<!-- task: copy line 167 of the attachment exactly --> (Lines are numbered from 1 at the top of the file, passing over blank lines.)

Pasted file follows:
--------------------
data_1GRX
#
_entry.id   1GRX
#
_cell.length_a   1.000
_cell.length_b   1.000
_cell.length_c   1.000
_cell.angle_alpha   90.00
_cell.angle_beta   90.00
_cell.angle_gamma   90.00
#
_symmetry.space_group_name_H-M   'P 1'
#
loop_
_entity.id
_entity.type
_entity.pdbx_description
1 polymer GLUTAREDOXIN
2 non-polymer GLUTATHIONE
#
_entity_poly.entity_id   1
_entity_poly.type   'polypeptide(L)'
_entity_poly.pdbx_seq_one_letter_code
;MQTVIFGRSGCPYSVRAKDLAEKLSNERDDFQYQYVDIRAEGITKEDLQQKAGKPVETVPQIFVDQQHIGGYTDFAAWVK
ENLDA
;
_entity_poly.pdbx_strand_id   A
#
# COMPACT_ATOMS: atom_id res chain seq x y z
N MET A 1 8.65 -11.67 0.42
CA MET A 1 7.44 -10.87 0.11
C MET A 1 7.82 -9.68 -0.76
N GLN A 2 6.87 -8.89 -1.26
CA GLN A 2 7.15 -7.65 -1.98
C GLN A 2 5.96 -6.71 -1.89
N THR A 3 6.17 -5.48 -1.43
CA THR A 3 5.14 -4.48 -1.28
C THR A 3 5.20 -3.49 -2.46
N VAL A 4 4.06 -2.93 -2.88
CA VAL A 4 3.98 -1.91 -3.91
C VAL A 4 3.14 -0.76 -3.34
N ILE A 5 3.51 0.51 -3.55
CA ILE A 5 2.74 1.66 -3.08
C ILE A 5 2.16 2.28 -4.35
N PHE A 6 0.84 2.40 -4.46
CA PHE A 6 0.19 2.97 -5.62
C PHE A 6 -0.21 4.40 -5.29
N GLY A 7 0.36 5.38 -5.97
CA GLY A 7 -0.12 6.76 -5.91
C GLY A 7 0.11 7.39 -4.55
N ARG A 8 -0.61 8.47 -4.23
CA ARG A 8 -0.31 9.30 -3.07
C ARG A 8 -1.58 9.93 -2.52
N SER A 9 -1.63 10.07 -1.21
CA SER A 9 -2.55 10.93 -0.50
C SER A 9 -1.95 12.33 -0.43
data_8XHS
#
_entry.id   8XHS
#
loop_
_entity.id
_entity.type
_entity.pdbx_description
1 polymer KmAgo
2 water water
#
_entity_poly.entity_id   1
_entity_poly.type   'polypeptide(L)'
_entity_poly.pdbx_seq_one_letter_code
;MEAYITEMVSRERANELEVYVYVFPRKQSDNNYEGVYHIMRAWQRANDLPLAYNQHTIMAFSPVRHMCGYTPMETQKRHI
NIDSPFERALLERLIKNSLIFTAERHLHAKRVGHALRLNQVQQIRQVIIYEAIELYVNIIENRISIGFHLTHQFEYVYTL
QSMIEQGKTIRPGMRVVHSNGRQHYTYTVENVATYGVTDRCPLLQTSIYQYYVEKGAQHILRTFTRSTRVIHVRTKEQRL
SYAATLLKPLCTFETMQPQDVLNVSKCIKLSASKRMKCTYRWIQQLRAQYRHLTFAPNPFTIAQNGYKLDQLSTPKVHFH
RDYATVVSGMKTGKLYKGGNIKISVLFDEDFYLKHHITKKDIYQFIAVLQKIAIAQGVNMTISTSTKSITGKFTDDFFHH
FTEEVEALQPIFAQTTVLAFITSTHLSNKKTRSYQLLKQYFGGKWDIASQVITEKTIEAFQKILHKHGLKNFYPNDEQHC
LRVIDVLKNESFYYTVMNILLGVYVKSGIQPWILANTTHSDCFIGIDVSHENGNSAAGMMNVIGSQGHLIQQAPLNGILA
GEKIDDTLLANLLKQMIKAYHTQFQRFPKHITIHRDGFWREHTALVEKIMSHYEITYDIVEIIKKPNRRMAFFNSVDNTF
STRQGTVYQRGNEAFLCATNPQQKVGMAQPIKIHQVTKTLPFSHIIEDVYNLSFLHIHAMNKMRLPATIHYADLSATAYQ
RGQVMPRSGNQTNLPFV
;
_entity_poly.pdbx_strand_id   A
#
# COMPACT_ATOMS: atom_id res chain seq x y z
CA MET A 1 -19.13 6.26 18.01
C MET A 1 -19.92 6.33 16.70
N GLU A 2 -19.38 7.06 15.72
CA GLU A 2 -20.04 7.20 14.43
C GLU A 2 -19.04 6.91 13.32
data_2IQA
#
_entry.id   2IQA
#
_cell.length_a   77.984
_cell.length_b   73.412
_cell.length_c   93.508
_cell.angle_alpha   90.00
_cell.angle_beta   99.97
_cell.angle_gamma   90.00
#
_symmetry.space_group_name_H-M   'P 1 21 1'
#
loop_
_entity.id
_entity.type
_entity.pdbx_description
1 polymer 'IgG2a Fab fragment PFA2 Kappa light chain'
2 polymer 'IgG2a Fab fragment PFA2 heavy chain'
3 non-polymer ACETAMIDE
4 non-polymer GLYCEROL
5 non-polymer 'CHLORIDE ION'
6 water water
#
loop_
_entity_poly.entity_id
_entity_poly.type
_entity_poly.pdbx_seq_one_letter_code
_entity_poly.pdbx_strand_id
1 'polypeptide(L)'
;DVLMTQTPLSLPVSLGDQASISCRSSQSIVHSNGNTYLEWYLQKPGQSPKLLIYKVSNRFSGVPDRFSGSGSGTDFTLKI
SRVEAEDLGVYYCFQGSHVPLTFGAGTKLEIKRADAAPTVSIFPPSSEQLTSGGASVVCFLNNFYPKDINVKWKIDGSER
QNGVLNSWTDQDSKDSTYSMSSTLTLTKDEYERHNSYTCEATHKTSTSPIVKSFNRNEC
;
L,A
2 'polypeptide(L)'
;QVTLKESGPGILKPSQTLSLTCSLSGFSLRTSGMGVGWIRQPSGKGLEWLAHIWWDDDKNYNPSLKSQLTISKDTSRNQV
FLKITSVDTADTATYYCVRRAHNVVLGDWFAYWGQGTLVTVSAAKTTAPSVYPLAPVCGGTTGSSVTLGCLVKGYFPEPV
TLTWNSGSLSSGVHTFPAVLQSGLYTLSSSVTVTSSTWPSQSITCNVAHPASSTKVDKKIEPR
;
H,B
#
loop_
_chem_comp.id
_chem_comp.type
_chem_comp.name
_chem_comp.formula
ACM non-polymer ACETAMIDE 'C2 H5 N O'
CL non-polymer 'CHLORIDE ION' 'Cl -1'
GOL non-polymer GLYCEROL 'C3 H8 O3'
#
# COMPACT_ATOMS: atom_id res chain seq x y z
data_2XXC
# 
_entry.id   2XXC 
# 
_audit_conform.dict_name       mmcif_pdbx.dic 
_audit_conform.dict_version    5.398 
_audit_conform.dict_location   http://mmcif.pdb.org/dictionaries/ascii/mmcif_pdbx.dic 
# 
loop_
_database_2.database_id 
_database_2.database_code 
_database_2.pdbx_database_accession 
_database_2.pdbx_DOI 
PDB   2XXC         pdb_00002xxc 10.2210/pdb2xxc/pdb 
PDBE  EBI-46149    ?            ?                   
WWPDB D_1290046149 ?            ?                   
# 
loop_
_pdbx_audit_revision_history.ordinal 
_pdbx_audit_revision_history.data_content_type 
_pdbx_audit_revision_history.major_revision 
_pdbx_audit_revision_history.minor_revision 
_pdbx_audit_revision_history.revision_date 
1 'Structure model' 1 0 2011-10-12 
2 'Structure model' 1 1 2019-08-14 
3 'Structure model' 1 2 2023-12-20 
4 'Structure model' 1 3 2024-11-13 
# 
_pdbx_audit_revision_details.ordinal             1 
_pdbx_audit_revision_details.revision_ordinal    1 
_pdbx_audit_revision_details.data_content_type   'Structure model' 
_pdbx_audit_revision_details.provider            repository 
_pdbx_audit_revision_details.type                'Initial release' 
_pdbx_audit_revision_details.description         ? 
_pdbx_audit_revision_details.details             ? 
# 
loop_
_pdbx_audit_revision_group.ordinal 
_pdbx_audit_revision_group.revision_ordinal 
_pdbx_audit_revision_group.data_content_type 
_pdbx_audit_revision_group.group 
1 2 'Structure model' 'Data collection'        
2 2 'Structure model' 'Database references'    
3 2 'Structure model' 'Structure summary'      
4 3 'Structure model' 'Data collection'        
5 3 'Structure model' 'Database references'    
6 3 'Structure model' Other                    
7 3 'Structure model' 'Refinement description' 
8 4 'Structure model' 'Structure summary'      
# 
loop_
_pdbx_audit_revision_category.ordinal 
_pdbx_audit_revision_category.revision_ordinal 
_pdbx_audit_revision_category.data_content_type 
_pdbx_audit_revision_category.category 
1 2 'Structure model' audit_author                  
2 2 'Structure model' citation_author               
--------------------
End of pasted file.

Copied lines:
3 'Structure model' 1 2 2023-12-20 